The Living Wage Rate:
The Living Wage rate for Buncombe County in 2021 is $17.30/hr or $15.80/hr with employer provided health insurance.
The Buncombe County Living Wage Rate for 2020 was $15.50/hour without qualifying employer provided health insurance, or $14.00/hour with employer provided health insurance.
For Rural WNC counties, the Living Wage Rate is $13.00/hour.
*Some Living Wage Certified businesses have applied for an extended timeline to adjust to the living wage rate due to COVID-19. Just Economics is in touch with these businesses about adjusting wages within a set time frame.
We recalculate the Buncombe living wage rate every year and adjust according to the Universal Living Wage formula. This formula is based on Fair Market Rent as determined by HUD and adjusted using a four year average of the FMR to mitigate any volatile changes up or down. We adjust the wage rate if there is a 3% or greater change from the previous year. To download the full calculation, click here.
We adjust our wage rate based on the Universal Living Wage Formula which is directly related to the cost of housing. Our area has seen a significant rise in the cost of housing over the last several years. As costs rise for employees, the living wage must increase to keep pace with inflation and the real costs of living. Below describes a little bit about how living wages can be calculated, how we calculated ours, and how we arrived at our wage rate.
The WNC rural living wage rate is calculated at 210% of the federal poverty guidelines, rounded to the nearest nickel, due to the unreliability of accurate FMR data in rural counties.
There are three popular ways to calculate a living wage:
Percentage of the Federal Poverty Line
Many living wage ordinances in cities around the country base their wage rate off a percentage of the federal poverty line. The Federal Poverty Guidelines do not take into account regional differences in costs of living and it can be difficult to determine which percentage to use as a standard. Just Economics uses this method to determine the Living Wage Rate for rural counties in WNC.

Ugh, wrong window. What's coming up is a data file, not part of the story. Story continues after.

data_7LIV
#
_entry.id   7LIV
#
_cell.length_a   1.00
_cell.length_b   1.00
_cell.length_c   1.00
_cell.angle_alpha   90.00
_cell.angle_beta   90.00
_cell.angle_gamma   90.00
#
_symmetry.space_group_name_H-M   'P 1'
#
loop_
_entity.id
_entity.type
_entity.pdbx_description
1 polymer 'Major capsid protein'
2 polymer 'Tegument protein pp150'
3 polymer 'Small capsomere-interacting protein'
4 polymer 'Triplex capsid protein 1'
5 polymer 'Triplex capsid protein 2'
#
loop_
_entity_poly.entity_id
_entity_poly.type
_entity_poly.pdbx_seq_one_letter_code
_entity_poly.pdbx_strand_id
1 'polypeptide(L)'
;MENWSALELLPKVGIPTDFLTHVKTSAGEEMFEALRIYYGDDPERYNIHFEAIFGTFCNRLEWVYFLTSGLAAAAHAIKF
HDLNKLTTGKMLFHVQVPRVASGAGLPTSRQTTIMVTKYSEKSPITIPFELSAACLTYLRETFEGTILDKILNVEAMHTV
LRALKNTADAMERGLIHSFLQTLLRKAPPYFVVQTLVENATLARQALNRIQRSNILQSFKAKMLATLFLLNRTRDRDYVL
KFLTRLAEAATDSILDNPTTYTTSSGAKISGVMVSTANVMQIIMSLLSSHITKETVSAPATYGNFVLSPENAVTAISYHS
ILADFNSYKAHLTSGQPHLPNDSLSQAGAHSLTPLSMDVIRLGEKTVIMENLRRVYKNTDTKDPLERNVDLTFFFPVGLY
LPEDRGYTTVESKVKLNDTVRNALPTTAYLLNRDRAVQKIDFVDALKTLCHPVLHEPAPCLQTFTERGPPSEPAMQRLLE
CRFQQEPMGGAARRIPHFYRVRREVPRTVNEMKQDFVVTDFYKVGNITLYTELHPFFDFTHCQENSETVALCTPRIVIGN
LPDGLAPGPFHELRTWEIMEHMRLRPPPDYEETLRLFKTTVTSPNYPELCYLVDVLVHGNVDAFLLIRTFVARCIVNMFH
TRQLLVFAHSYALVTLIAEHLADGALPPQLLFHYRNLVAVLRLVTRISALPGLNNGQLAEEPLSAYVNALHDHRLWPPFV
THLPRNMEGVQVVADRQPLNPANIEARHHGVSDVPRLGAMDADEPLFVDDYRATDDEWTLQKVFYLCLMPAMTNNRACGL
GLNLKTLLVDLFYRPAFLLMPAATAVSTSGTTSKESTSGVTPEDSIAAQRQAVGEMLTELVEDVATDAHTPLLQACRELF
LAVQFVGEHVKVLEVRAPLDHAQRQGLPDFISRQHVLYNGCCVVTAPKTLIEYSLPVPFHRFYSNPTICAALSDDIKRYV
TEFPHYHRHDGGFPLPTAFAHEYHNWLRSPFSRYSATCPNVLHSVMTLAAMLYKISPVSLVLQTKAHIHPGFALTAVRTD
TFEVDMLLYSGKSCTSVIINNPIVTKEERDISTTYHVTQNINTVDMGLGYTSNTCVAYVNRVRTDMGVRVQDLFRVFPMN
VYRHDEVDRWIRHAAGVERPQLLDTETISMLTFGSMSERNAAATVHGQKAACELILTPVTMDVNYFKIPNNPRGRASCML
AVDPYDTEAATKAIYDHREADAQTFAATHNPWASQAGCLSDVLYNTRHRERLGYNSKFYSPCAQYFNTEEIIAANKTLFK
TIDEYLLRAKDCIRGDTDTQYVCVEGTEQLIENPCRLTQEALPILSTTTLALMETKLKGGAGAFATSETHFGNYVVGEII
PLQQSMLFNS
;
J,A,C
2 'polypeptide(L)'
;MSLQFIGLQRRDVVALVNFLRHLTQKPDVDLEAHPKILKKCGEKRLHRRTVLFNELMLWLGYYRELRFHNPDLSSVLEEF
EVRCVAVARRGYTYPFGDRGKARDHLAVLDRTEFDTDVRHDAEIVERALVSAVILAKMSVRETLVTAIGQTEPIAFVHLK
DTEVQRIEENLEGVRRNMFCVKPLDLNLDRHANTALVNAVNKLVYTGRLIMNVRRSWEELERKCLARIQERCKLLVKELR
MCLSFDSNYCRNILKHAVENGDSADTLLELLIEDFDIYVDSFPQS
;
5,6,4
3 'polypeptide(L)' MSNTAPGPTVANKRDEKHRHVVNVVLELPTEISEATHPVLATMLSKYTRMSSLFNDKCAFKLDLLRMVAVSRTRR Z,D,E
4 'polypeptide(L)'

Universal Living Wage Formula
This is the formula that Just Economics uses for Buncombe County. It is based on the idea that a person who works full-time (40 hours per week) should be able to afford a one bedroom apartment and their other expenses. According to the US Department of Housing and Urban Development (HUD), no more than 30% of a person’s gross income should be spent on housing. The Universal Living Wage Formula is based on local cost of housing according to HUD’s Fair Market Rents (FMR). We chose this formula because it is straightforward, easy to calculate, and reflects local needs.
Basic Needs Assessment
Several organizations use the costs of basic needs in an area to determine a living wage. For example, the NC Justice Center calculates its Living Income Standards by estimating the local cost of seven main household expenses (food, housing, healthcare, transportation, childcare, taxes, and miscellaneous) for different family sizes. The results from this type of formula can vary drastically as demonstrated by the differences between the NC Justice Center’s Living Income Standards and the MIT Living Wage Calculator for counties in North Carolina. Just Economics elected not to use this method because we do not have the capacity to use sound but complicated methodology to determine these expenses annually and do not want to rely on a third party to determine our living wage.
How Do We Adjust Our Wage Rate?
Just Economics reassesses our living wage rate every year and is very intentional about keeping our wage rate tied to the cost of housing (based on the federally calculated FMR), as affordable housing is a major concern in our area. JE bases our living wage off of a four year average of the FMR, because the FMR can be volatile. We studied how wage rate changes would be impacted by annually using a four year average of the Fair Market Rent as a base. An average smooths out volatile changes while still being responsive to increases in the cost of living. If there is more than a 3% increase in the four year average, we adjust the rate.